NATIVE Act Boosts Tribal Tourism, Art

Sep 14, 2016

Artist Norma Dupris shows her handmade jewelry at the Northern Plains Indian Art Show in Rapid City's Main Street Square. The NATIVE Act aims to boost economic development around tribal arts and tourism.
Credit Chynna Lockett

This week Congress passed an act to spur tribal tourism and increase support for tribal art.    The act boosts federal funding and resources for native artists and tribal entrepreneurs.

The bill aims to increase the number of native owned art and tourism based businesses. 

If you spend any time during the summer months at a place like Wounded Knee on Pine Ridge – there is good chance you’ll come across a busload of tourists, often from Europe, who stop at the site and make the climb up the hill to the cemetery.  Wounded Knee is popular destination for many who visit South Dakota.   The newly passed NATIVE Act aims to help tribal communities capitalize on these types of visitors.   

“I think there is a lot of opportunities for native tribes to advance tourism in their own tribal communities that haven’t been taken advantage of in the past,” says Jeremy Staab with First People’s Fund.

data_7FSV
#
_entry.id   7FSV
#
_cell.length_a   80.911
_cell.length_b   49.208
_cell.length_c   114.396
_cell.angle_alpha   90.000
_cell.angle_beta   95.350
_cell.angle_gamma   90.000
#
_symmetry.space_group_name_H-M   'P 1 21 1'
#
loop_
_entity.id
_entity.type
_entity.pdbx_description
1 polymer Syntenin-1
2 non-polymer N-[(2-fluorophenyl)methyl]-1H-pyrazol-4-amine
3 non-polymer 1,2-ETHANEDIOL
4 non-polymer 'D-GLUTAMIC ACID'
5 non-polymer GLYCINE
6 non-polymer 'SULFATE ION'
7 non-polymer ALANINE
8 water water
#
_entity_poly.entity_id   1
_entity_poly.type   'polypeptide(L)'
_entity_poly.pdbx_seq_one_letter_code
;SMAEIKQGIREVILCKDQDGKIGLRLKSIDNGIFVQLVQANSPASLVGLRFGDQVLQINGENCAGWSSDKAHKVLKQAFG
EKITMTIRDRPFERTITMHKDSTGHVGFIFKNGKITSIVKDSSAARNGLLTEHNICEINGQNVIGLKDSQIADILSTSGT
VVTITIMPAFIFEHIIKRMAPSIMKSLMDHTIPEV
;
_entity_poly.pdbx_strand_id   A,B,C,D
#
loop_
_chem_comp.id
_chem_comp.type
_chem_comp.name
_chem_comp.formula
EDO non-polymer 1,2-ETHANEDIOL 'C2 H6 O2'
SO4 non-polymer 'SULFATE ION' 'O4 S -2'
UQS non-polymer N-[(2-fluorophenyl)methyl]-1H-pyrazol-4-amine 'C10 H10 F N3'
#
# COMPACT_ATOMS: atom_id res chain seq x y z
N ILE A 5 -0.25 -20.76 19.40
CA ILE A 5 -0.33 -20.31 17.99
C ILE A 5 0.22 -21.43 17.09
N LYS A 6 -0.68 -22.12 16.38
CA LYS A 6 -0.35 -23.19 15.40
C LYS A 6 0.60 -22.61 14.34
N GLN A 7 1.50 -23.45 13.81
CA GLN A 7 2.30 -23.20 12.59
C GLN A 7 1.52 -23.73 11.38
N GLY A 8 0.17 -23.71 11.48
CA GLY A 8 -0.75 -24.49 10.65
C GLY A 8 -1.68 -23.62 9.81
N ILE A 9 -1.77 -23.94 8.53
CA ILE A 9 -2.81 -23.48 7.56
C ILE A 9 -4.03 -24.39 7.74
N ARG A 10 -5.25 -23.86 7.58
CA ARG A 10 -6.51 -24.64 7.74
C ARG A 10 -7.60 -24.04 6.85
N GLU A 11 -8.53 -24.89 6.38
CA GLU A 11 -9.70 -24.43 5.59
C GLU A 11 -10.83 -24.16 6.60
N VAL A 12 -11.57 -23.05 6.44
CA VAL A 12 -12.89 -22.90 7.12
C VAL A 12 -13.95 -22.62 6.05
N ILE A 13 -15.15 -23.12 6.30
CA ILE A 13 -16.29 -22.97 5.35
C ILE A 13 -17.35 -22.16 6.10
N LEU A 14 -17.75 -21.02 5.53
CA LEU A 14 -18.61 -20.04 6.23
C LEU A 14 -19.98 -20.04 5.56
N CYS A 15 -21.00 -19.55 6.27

First People’s Fund is an organization supports native artists and culture bearers nationwide.   Stab says the federal act provides more resources for tribal communities to develop their own culturally based economic development.   

“It can help to bring more people to tribal communities, again helping to stimulate tribal economics, through purchasing artwork and contributing to specifically staying at hotels, eating at restaurants, things like that,” says Staab.  

South Dakota’s US Senators John Thune and Mike Rounds both co-sponsored the NATIVE act.